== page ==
Rules vs. Analogy in English Past Tenses:
A Computational/Experimental Study

Cognition 90 (2003) 119–161
Adam Albright
Department of Linguistics, MIT
      Bruce Hayes
Department of Linguistics, UCLA


Are morphological patterns learned in the form of rules? Some models deny this, attributing all morphology to analogical mechanisms. The dual mechanism model (Pinker & Prince, 1988) posits that speakers do internalize rules, but that these rules are few and cover only regular processes; the remaining patterns are attributed to analogy. This article advocates a third approach, which uses multiple stochastic rules and no analogy. Our model employs inductive learning to discover multiple rules, and assigns them confidence scores based on their performance in the lexicon.

Our model is supported over the two alternatives by new "wug test" data on English past tenses. As our model predicts, participant ratings of novel pasts depend on the phonological shape of the stem, both for irregulars and, surprisingly, also for regulars. The latter observation cannot be explained under the dual mechanism approach, which derives all regulars with a single rule. To evaluate the alternative hypothesis that all morphology is analogical, we implemented a purely analogical model, which evaluates novel pasts based solely on their similarity to existing verbs. Tested against experimental data, this analogical model also failed in key respects: it could not locate patterns that require abstract structural characterizations, and it favored implausible responses based on single, highly similar exemplars. We conclude that speakers extend morphological patterns based on abstract structural properties, of a kind appropriately described with rules.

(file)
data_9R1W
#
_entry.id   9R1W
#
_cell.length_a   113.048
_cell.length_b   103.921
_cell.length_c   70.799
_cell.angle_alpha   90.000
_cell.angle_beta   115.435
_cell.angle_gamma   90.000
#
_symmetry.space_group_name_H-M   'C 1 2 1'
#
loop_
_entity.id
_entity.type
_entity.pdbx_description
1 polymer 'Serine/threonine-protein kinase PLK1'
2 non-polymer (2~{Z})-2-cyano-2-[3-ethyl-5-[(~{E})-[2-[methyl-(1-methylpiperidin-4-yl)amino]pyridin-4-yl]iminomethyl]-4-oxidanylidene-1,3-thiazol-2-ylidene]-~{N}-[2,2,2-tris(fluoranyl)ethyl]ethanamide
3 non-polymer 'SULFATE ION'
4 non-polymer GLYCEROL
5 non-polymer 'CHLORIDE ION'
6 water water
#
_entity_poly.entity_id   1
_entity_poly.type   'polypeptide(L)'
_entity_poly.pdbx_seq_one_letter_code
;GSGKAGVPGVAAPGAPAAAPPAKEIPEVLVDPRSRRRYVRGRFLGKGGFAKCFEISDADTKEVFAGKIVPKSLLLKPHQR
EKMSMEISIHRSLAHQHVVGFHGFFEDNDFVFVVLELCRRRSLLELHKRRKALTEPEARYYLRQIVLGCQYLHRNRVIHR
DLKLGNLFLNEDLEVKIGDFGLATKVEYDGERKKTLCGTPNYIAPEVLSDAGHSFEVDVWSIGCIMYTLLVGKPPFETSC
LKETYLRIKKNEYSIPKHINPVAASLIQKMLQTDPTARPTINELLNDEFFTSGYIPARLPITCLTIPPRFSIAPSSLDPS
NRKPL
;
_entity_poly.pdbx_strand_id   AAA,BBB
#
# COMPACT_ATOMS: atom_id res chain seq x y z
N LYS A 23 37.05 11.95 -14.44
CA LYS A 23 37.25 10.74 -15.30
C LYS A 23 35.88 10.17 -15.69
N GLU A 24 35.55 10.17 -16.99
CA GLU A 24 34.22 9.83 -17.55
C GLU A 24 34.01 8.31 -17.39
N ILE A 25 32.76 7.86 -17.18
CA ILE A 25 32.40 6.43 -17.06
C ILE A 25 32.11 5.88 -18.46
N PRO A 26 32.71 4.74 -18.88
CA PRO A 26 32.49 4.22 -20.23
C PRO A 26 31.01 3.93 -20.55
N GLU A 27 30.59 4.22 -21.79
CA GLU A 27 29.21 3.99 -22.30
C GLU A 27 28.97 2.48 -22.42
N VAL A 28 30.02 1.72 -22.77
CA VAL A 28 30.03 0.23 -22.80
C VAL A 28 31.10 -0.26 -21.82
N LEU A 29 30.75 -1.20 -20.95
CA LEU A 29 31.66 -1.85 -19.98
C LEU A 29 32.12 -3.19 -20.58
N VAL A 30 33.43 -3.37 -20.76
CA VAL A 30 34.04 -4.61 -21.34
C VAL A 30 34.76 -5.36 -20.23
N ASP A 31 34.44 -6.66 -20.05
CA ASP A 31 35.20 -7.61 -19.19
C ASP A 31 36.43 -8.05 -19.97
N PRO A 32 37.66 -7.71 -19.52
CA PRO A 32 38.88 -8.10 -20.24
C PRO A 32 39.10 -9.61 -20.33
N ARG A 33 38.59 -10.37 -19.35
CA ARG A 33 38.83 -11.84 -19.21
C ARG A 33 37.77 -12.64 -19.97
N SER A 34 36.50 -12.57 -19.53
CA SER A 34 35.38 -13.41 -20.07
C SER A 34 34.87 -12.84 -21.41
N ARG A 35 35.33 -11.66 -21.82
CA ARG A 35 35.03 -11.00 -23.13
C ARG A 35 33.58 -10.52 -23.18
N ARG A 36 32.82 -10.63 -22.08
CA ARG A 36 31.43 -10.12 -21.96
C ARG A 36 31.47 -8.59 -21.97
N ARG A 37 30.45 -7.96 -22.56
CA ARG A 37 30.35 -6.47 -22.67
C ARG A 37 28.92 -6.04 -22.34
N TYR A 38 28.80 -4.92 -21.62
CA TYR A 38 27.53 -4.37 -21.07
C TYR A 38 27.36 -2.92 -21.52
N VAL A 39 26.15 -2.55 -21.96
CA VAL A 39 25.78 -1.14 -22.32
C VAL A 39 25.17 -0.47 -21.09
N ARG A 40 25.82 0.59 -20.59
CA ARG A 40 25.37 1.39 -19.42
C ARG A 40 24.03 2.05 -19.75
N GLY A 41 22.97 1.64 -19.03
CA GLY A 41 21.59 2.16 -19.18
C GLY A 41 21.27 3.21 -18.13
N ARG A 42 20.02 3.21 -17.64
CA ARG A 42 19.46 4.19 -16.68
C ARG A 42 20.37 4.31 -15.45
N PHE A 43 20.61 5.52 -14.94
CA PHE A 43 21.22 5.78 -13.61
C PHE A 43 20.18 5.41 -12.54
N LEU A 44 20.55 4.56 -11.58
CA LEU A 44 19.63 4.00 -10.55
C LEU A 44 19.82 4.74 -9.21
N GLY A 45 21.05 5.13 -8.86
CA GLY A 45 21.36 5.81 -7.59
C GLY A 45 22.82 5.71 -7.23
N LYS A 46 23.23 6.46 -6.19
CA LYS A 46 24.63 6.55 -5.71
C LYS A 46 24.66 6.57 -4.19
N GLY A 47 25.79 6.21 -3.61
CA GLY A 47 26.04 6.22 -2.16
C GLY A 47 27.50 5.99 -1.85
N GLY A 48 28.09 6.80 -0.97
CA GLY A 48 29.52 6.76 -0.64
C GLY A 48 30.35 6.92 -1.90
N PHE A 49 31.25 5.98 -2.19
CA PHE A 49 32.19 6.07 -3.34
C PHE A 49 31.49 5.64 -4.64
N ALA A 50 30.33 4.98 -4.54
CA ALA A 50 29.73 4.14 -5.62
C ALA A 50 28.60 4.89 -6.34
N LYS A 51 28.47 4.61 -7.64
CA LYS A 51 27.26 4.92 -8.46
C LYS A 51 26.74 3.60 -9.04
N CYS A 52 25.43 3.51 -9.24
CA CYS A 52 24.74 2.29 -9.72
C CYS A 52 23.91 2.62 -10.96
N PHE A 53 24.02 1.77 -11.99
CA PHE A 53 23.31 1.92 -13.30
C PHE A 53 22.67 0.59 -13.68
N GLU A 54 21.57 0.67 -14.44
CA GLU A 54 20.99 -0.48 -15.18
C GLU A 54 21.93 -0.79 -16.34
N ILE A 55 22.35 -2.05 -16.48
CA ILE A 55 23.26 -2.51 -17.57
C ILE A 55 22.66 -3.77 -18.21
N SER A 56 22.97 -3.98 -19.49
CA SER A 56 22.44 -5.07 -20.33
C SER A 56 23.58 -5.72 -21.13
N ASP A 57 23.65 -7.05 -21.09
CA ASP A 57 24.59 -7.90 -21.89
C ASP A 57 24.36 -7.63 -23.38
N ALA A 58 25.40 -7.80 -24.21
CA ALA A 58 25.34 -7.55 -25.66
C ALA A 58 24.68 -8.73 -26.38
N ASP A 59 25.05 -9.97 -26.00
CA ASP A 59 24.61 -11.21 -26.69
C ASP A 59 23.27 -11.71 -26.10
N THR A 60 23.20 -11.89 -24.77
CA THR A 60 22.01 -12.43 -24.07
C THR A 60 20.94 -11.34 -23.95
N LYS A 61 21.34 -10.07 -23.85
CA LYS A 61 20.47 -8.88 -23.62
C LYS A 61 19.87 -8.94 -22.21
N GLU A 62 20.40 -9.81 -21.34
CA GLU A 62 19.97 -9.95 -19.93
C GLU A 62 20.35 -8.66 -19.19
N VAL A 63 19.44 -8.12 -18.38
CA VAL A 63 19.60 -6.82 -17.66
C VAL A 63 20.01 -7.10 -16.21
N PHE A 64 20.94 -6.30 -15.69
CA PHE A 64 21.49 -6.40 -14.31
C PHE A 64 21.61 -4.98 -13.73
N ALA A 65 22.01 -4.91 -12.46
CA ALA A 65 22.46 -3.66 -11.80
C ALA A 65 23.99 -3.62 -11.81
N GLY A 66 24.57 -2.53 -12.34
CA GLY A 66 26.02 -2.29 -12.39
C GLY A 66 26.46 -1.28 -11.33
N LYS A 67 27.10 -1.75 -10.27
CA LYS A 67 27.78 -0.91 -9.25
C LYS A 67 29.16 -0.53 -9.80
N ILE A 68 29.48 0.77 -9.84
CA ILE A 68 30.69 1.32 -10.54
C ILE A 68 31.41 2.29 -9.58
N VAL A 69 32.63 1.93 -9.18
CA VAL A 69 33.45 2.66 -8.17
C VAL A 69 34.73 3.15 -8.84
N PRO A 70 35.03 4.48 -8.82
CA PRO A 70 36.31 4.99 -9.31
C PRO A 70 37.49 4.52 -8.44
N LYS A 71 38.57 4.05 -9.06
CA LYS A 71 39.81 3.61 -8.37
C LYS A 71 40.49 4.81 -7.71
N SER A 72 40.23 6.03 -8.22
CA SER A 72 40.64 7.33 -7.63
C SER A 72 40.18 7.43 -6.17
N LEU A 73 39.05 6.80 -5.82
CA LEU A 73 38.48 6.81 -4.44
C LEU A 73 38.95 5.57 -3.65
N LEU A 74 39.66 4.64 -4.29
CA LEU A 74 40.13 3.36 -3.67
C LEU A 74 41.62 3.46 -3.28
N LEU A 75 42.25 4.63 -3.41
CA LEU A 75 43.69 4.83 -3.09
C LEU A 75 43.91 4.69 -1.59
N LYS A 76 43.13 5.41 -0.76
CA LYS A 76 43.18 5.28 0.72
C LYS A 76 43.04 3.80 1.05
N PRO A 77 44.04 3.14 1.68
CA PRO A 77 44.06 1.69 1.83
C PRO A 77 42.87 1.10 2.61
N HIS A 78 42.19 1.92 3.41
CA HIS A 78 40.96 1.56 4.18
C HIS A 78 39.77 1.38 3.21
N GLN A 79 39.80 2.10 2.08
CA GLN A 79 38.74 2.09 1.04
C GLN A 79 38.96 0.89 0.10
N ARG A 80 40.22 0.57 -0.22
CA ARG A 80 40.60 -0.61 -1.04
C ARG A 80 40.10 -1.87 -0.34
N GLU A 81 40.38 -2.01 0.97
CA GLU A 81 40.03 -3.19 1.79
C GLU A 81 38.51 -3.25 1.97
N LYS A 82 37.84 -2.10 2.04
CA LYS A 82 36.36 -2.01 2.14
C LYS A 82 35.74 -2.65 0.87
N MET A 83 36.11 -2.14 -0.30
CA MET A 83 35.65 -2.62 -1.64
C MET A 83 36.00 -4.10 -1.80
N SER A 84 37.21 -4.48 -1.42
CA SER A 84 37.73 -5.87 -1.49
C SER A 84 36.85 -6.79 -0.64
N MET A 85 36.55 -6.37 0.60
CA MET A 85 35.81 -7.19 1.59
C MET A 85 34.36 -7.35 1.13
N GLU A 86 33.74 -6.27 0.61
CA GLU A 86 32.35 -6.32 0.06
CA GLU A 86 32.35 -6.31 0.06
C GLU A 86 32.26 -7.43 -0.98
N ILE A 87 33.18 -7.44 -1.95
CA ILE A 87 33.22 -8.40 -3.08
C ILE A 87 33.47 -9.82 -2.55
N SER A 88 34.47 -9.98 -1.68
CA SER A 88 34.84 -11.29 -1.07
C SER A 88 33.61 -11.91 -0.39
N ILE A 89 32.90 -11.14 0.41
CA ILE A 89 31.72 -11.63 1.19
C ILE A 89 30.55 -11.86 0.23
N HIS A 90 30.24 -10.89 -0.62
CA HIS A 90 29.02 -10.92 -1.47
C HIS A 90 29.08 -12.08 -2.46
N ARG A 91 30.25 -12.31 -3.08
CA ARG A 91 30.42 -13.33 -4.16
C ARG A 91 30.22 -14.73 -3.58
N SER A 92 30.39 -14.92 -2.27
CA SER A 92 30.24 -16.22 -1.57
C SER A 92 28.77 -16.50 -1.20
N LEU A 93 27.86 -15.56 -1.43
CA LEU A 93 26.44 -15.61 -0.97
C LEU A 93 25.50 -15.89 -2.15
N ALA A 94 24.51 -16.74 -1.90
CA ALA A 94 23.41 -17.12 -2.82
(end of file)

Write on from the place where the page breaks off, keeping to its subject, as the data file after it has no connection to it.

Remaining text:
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Last updated:  January 24, 2017